Liz’s Team Pick
Until yesterday, I wasn’t very familiar with award-winning writer and activist Jill Andrew or Fat in the City, the blog she co-writes with Aisha Fairclough. But then I saw Andrew’s TEDxYorkU talk on “Fat Shaming and the Thin Epidemic,” and everything changed.
In the TED Talk, Andrew uses her personal experiences to tell the story of how she confronts fat shaming in the face of what she calls “The Thin Epidemic,” or “the sociocultural, emotional, economic, religious, medical, everything -cal obsession for any and everything thin desirable.” From recounting an incident of verbal harassment as a teen to lamenting the woes of shopping at stores that hide “clothes for fat bodies” in a basement or upper level, Andrew emphasizes the importance of taking the word ‘fat’ out of its pejorative context. “Words like fat,” she says, “need to be rescued from the tyranny of hate,” and using fat as the simple descriptor that it is could be one way to do that. A real moment of clarity came when she said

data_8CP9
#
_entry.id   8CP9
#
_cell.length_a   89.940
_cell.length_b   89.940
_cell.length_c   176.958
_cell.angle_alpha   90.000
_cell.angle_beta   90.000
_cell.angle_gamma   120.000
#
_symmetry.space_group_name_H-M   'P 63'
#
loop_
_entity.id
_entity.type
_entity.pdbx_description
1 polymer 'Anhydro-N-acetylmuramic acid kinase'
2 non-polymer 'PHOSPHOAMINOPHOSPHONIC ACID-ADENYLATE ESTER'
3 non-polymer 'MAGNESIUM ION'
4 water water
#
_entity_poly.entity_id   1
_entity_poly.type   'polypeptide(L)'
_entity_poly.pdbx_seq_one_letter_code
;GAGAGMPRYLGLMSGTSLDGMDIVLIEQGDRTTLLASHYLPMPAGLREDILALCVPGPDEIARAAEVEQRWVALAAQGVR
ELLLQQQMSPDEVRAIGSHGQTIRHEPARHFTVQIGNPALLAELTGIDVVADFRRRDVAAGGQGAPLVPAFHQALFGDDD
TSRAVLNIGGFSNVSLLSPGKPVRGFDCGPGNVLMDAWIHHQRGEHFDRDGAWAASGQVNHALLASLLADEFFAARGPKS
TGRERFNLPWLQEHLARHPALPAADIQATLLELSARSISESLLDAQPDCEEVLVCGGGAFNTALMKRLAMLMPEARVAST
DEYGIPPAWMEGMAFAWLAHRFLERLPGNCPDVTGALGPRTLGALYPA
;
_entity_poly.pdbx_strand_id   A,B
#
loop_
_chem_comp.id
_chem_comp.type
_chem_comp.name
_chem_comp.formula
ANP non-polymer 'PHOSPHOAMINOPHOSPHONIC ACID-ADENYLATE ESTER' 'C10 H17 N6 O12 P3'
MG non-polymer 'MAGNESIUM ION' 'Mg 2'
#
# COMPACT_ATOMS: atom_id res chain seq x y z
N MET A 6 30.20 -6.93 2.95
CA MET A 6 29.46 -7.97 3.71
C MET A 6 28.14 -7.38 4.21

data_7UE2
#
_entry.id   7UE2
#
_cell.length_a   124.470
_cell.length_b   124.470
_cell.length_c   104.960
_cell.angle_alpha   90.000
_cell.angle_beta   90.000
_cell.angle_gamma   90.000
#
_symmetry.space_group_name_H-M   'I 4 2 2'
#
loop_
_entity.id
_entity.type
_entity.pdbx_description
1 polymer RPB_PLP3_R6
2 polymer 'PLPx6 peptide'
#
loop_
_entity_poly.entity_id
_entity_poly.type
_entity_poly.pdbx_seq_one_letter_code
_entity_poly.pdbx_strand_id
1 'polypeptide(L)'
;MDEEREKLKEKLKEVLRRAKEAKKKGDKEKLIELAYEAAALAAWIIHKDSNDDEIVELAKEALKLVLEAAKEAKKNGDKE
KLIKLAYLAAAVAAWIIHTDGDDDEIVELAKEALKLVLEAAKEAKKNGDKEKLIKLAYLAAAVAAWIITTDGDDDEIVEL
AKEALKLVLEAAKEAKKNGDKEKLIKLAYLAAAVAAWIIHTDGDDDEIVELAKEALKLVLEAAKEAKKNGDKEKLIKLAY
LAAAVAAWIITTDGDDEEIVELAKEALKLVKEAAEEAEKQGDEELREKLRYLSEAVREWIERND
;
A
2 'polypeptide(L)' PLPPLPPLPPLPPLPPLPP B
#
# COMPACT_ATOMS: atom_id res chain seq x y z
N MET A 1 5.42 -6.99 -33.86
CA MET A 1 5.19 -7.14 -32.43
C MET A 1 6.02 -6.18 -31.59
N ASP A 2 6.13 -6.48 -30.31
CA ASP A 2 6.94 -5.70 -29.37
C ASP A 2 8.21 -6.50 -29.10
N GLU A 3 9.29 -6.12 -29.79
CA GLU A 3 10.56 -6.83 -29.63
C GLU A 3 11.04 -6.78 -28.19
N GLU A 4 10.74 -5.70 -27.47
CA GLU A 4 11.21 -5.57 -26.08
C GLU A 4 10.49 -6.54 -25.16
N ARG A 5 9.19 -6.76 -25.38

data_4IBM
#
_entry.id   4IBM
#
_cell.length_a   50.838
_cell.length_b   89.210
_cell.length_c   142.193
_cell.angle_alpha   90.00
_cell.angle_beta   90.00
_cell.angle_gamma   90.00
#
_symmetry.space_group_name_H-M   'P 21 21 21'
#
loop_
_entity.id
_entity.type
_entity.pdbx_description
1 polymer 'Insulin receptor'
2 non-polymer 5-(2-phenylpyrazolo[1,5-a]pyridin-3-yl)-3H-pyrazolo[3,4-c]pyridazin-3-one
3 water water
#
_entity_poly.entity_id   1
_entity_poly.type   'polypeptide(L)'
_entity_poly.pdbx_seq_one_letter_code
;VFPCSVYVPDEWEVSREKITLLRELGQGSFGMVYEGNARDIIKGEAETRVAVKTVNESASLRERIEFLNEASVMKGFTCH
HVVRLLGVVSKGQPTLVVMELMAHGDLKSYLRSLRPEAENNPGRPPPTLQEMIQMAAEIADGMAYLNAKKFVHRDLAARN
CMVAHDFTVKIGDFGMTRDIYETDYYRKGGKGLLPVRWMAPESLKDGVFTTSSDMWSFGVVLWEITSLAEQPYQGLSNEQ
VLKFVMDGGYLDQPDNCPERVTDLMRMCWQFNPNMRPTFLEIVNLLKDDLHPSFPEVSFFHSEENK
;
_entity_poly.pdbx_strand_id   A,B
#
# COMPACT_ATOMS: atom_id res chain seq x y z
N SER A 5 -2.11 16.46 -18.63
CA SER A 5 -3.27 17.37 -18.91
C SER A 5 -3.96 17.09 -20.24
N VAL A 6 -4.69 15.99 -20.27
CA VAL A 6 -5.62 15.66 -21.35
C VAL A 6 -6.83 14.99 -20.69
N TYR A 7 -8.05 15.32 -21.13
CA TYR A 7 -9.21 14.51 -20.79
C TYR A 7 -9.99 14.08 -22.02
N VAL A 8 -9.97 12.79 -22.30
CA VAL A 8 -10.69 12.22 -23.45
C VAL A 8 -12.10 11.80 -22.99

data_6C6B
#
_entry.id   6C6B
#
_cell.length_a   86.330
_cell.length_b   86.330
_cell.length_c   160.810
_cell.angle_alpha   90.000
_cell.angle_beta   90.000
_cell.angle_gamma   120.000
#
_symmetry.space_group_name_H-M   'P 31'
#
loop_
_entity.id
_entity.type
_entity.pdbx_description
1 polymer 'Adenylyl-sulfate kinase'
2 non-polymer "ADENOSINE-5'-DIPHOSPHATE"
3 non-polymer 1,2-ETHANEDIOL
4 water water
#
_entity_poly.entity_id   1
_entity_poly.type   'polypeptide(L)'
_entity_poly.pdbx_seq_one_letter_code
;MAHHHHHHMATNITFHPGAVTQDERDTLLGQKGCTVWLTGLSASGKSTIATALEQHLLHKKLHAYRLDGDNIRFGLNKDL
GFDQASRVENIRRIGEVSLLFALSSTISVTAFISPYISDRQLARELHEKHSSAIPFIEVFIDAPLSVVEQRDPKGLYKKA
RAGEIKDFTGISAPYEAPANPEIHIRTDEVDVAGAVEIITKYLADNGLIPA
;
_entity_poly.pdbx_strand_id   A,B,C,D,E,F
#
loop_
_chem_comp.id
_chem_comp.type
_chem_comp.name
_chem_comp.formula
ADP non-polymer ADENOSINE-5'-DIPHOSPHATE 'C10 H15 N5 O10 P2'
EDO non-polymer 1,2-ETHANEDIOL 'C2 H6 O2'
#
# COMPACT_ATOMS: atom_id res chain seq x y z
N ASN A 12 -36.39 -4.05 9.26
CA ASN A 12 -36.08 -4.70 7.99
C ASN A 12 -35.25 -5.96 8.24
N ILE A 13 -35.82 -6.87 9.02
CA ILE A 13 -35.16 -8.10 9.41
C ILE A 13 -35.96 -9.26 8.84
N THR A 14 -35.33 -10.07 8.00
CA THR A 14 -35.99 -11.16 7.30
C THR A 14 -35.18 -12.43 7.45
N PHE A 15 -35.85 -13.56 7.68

I now know that fat is just a description. It’s not a prescription and it’s certainly not an invitation for hate. For exclusion for ridicule, for assaults against my body, and it sure as heck ain’t an excuse to make judgments about my health or my morality.
Though the stories Andrew tells are about her own life, they encourage us to think on a broader level about the intersections of race, gender, and size, and about the significance of claiming space. And as a fellow fat person, I found myself thinking that Andrew was saying so many things I had never found the words for, and she was doing it in a powerful yet completely accessible way.
Check out the video for yourself!